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Missing Family Of Four In Eastern Ukraine Found Dead, Killed In Mine Blast


The incident took place in a wooded area near the Siversky Donets River, in an area that is known to be infested with land mines.

KYIV – Ukrainian police say a missing family of four has been killed in an antitank mine explosion near the front line in the eastern region of Luhansk, an area the United Nations has called one of the most mine-contaminated places on Earth.

Police officers discovered the bodies of a couple -- both man and woman were aged 57 -- their 38-year-old son, and his common-law wife, also aged 38, near the charred remains of a Chevrolet Niva.

The incident took place in a wooded area near the Siversky Donets River, which marks the front line between territory controlled by government forces and Russia-backed separatists.

The family members were residents of Pischane village in the Stanytsia Luhanska district of Luhansk region and were reported missing by a neighbor on April 7, according to police.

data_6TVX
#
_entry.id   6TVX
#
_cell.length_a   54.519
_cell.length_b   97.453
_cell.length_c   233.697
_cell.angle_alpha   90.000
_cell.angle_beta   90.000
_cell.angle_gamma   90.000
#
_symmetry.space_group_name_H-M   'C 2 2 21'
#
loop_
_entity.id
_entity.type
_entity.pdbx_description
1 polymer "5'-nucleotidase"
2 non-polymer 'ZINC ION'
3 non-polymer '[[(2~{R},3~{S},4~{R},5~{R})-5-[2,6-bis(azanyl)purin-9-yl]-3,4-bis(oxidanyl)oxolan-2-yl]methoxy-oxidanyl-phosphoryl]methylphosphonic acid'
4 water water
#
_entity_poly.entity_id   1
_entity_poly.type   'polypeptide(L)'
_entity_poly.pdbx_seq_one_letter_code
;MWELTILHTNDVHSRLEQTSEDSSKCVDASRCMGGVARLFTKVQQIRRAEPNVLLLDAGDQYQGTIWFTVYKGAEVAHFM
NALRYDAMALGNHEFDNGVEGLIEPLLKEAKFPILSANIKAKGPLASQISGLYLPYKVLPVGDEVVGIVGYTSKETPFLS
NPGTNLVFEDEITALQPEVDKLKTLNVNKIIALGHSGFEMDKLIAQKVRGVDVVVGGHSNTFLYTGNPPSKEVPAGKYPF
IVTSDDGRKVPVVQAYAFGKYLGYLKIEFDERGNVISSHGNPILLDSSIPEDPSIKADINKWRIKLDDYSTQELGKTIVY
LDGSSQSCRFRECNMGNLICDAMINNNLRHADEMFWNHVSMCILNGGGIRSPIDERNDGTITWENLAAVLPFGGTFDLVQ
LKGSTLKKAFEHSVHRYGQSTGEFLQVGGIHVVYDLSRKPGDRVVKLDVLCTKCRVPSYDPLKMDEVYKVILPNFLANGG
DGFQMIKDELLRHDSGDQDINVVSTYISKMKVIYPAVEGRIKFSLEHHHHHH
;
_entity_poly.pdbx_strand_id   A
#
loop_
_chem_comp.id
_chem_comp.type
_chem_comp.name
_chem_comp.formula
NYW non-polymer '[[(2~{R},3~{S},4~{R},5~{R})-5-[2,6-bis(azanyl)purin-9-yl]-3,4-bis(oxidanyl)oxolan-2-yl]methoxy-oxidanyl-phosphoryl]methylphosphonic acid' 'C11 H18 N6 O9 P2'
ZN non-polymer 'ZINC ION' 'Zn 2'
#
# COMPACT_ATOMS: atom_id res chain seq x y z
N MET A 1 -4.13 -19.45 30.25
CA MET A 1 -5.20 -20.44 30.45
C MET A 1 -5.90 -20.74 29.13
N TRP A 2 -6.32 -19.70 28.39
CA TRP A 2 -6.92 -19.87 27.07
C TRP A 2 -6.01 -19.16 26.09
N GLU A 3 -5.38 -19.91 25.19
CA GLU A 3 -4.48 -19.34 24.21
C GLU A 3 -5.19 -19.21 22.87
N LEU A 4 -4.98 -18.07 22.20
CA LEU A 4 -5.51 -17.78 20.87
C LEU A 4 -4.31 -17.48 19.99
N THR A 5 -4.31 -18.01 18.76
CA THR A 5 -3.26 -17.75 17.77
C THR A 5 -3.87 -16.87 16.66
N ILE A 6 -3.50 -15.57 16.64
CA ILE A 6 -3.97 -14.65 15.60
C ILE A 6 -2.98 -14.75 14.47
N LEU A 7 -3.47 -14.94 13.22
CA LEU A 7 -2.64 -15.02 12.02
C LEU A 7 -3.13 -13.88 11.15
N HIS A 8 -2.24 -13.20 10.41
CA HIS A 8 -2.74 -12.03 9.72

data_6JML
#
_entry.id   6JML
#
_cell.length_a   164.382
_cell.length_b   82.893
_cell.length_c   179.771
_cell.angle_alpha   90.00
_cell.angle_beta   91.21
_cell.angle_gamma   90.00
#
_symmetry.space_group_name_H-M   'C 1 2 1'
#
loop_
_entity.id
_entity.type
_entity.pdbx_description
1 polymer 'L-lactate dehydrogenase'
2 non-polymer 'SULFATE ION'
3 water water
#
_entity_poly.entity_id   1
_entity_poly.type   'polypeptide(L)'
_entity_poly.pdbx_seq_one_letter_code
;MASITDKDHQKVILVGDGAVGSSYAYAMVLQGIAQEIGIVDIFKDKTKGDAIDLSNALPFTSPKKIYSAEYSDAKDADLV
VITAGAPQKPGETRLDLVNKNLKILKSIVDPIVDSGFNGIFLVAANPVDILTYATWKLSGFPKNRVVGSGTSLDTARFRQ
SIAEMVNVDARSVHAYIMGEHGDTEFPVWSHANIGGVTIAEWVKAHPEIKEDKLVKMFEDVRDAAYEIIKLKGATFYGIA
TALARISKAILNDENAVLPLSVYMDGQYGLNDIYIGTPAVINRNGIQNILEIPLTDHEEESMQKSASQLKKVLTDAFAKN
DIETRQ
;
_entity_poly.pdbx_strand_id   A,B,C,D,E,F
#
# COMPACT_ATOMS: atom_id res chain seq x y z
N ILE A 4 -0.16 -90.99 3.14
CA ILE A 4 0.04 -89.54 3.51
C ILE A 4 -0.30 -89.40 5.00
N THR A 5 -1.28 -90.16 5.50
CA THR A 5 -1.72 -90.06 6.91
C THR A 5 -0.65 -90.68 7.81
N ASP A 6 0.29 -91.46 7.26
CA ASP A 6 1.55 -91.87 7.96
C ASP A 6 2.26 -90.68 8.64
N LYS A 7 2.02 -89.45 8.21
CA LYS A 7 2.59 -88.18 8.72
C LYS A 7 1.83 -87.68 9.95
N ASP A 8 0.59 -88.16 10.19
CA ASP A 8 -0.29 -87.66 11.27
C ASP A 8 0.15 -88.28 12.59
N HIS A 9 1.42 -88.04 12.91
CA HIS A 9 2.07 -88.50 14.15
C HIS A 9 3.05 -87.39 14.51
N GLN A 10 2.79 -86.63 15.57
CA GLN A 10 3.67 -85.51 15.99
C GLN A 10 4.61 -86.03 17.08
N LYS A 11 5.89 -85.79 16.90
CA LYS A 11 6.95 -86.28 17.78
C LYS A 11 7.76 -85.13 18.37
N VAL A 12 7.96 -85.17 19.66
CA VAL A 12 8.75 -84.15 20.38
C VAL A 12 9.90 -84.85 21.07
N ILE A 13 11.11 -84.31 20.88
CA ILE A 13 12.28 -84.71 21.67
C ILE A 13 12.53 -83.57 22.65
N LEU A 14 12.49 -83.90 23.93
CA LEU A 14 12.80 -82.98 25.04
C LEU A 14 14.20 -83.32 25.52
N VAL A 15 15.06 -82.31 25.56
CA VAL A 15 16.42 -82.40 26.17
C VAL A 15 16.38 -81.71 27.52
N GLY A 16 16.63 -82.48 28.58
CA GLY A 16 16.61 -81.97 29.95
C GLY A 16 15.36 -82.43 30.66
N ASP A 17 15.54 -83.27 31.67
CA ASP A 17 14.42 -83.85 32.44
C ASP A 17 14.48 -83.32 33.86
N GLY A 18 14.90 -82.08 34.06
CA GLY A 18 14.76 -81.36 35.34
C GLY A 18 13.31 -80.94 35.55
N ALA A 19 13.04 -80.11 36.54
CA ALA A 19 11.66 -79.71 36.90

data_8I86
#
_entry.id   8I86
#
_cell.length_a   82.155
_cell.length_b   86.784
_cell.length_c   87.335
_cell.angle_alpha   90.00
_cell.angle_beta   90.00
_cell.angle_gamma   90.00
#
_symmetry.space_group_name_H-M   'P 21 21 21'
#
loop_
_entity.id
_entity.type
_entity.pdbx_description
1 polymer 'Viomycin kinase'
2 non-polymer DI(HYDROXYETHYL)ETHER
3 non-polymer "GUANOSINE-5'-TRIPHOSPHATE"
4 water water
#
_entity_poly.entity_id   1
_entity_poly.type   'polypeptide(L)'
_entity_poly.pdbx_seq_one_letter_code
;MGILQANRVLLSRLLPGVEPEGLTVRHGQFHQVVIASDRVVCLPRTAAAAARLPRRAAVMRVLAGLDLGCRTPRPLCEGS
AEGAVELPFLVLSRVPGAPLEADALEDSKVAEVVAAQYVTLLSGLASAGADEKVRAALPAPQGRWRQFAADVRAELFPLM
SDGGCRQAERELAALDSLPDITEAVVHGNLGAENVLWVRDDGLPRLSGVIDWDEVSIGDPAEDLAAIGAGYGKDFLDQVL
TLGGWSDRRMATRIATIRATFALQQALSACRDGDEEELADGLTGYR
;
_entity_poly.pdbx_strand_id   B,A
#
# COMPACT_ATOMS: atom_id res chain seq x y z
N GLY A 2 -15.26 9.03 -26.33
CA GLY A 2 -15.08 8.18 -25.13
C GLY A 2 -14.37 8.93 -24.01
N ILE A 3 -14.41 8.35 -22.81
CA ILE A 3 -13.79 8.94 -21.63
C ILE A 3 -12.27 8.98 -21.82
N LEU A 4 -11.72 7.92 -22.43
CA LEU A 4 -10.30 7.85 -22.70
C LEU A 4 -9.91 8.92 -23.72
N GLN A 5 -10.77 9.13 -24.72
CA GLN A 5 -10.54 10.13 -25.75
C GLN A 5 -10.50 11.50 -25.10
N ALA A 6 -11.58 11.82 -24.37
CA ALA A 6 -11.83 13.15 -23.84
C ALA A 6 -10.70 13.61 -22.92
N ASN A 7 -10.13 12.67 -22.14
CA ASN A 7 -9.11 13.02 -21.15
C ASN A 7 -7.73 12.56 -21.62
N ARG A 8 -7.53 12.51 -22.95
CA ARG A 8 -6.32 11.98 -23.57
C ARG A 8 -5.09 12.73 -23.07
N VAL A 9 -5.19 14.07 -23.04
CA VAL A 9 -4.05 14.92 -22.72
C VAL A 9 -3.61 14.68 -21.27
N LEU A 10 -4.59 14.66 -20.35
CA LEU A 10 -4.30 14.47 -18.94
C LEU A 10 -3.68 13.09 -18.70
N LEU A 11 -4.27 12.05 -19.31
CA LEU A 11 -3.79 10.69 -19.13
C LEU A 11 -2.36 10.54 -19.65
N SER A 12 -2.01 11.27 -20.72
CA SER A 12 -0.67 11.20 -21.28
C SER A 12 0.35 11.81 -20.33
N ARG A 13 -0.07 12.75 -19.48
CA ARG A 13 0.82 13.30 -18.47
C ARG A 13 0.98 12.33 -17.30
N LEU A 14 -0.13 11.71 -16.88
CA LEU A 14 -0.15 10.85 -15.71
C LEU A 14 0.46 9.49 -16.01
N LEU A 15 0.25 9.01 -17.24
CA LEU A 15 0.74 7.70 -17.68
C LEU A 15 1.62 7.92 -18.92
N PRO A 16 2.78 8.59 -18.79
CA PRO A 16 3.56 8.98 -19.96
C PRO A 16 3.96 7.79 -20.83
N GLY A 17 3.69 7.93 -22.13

The International Committee of the Red Cross (ICRC) identified one of the women as Nina Vasylivna, a Pischane community leader who talked with the organization days earlier about raising chickens and growing vegetables in greenhouses to feed residents of the frontline village.

Police believe the family drove over an antitank mine with the car, resulting in a large blast that killed all four.

Photographs published to the website of Ukraine’s National Police show tire tracks beside a swathe of scorched earth several meters wide, the destroyed car, and what appears to be one of the bodies splayed out nearby.

Investigators first classified the incident as a homicide but have since changed it to a terrorist act.

Forensic experts, bomb disposal technicians, and members of an investigative team were still working at the scene on April 11, police said.

The United Nations Children’s Fund (UNICEF) has called the area of eastern Ukraine where fighting has entered its fifth year “one of the most mine-contaminated places on Earth.”

UNICEF and the ICRC have both repeatedly called on all warring parties to immediately end the use of mines, which they say have contaminated communities and put residents -- especially children -- in constant danger of injury and death.

More than 10,300 people have been killed since the conflict broke out in April 2014, according to the United Nations.

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